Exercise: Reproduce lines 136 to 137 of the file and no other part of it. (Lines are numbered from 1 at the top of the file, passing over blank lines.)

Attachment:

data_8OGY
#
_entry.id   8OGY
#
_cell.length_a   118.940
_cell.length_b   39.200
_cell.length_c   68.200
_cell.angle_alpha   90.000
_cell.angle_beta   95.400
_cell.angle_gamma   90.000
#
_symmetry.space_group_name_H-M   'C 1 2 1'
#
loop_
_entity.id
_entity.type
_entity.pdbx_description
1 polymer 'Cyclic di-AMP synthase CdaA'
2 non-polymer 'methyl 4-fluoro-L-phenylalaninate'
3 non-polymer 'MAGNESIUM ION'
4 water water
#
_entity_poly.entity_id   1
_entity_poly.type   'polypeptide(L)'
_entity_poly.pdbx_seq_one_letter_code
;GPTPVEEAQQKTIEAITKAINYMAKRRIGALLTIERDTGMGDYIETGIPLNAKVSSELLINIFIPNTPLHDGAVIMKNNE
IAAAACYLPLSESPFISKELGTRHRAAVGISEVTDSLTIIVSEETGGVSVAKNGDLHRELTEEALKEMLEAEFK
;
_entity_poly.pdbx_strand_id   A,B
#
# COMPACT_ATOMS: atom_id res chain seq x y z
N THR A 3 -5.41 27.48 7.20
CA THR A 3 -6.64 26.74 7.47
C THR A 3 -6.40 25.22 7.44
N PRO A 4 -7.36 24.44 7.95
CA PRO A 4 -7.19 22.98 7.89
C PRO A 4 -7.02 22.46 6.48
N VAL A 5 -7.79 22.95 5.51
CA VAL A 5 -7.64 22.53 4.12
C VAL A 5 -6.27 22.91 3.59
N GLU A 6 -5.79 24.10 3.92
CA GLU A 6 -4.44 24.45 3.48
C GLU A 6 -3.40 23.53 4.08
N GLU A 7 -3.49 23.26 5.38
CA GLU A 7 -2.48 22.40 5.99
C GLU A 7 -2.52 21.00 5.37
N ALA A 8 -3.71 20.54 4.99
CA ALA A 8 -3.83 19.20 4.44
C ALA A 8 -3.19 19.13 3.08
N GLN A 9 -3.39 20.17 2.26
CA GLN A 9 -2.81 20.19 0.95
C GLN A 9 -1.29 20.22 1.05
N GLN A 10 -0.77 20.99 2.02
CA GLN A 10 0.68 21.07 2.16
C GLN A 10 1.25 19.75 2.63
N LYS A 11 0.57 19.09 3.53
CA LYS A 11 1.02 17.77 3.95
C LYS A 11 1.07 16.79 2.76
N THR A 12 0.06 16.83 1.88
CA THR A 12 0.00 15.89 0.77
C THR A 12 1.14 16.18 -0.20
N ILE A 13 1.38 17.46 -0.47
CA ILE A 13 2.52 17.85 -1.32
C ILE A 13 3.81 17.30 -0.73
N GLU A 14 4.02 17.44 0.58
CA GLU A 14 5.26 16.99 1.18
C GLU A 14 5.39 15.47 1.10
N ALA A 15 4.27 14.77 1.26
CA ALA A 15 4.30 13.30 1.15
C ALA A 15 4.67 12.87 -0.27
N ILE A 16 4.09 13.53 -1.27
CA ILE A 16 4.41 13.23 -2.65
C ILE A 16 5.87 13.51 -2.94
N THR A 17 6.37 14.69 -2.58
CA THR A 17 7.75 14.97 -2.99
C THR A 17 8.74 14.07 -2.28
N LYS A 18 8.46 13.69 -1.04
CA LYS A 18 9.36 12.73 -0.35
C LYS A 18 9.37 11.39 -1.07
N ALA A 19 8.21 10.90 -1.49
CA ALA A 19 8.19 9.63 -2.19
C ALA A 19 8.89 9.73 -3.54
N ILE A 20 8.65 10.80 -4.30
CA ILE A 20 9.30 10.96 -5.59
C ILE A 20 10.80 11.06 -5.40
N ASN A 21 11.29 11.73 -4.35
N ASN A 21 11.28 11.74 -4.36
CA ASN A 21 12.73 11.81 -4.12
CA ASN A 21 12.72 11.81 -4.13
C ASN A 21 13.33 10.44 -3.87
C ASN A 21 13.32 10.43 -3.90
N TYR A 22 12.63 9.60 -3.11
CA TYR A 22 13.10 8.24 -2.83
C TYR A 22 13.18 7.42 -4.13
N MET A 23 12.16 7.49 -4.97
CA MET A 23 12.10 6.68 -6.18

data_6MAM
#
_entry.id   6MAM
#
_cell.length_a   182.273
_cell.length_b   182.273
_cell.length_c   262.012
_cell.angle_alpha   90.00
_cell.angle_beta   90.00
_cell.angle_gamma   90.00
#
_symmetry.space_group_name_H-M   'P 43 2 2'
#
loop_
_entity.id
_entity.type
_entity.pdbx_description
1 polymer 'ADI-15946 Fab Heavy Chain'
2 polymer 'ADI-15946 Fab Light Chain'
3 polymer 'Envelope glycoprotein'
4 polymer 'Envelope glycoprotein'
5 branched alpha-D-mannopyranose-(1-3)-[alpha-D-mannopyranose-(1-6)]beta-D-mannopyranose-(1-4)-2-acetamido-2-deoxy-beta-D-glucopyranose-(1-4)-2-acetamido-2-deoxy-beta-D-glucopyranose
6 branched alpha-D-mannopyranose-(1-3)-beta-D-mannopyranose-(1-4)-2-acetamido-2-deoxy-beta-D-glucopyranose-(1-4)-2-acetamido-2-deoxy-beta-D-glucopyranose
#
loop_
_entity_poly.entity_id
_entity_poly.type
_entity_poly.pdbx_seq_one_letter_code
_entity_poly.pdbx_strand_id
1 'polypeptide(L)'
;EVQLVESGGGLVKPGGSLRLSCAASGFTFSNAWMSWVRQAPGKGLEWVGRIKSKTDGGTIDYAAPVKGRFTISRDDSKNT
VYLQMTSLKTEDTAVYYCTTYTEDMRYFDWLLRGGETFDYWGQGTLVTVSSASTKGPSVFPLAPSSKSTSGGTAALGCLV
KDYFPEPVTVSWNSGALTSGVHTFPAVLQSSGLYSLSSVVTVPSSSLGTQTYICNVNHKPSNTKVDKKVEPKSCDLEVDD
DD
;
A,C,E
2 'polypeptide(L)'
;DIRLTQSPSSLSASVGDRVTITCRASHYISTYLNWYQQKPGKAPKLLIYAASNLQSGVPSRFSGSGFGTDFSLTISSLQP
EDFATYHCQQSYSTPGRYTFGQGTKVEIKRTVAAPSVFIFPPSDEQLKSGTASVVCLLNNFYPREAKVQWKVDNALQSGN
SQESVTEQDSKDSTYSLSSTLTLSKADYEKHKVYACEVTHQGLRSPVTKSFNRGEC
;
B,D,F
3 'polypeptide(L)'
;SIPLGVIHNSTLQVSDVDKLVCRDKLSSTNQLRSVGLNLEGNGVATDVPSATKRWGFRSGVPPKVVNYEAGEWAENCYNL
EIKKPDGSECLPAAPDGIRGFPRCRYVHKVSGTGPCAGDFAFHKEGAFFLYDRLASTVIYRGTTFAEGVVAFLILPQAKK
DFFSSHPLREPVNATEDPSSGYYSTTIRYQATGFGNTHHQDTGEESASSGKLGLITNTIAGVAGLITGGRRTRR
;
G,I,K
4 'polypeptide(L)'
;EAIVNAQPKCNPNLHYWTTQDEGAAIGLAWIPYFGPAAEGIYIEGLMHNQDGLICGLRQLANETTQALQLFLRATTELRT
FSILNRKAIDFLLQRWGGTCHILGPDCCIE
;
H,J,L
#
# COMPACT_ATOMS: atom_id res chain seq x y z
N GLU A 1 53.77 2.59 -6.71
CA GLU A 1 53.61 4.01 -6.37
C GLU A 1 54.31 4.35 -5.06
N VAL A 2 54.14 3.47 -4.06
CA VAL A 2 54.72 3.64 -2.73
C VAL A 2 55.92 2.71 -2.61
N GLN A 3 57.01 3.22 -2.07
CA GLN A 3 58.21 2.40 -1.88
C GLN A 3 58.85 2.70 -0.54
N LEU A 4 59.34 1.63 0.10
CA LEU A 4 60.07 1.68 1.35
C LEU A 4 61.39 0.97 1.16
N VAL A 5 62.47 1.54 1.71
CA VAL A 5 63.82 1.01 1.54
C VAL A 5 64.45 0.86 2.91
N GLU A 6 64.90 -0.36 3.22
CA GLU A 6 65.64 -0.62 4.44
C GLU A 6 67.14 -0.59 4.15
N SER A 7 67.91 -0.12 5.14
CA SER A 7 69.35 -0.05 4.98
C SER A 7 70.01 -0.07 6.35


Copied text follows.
SQESVTEQDSKDSTYSLSSTLTLSKADYEKHKVYACEVTHQGLRSPVTKSFNRGEC
;